ThinkProgress Green is reporting live from New York City, headquarters of the Climate Reality Project’s 24 Hours of Reality event. The event is nearing its conclusion, with this hour’s presentation from Rio de Janeiro.
In an exclusive interview with ThinkProgress Green, Climate Reality Project CEO Maggie Fox explains why her fight against climate change is more than just a job — it’s personal. A lifelong expeditionary mountaineer, Fox spent years leading Outward Bound trips for teens and adults, exploring some of the most remote and beautiful places on the planet, from Alaska to the Himalayas. A lot of the time was spent climbing and teaching in Glacier National Park, learning to survive amid some of the biggest glaciers in North America.
Recently, she returned to Glacier National Park, flying over the park with reporters. The impact of what she saw left her almost unable to speak:.
Glaciers are bigger than big. Glaciers are worlds. The notion that a glacier could disappear in my adult life was incomprehensible to me. The vastness of them. The depth. The huge massifs they encompass. To be able to not just go back into the Himalayas but also here in the United States and actually fly over a national park whose name will have to be changed very shortly, because there are almost no glaciers left, and to see things that I climbed, and was fearful of my life in, are gone, virtually gone — had an impact on me that’s hard to describe.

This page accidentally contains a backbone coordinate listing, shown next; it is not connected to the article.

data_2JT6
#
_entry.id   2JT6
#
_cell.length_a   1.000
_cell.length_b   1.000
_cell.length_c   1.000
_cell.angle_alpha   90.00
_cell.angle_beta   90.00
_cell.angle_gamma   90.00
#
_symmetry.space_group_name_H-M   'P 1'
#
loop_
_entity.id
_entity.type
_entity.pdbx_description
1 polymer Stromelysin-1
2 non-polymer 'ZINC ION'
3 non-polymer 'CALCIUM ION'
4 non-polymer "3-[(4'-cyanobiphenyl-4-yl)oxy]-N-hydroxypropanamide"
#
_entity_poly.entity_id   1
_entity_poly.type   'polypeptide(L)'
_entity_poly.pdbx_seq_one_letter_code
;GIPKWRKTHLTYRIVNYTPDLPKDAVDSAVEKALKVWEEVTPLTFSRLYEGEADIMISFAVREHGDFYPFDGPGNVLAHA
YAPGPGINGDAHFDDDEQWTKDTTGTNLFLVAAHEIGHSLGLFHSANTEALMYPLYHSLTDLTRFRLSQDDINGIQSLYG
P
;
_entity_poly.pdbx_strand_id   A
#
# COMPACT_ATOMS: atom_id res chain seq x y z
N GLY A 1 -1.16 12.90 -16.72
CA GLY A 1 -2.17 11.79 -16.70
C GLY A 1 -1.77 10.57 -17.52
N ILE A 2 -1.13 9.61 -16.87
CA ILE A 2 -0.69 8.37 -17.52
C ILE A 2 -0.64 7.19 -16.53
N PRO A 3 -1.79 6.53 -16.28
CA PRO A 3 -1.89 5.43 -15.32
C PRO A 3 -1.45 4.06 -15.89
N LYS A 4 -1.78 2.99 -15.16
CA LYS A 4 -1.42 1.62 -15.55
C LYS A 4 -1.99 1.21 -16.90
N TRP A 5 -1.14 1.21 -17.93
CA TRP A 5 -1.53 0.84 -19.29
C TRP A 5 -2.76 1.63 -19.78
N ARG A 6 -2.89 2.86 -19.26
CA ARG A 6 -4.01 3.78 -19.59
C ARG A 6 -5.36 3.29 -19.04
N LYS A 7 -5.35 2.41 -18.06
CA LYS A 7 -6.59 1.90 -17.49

Fox explained that what happens to the glaciers isn’t just an unfortunate consequence of our actions, but is also connected — like the rest of the natural world — to our fate as humanity.
“We inhabit the natural world,” Fox said. “We are of the natural world. It is a source of unbelievable joy and connection.”
“It doesn’t really matter if you don’t care about a particular finch or a glacier,” Fox concluded. “There are parts of the natural world that connect to all of us. Our connection to our planet is part of who we are as a people. Changing our planet is also changing us.”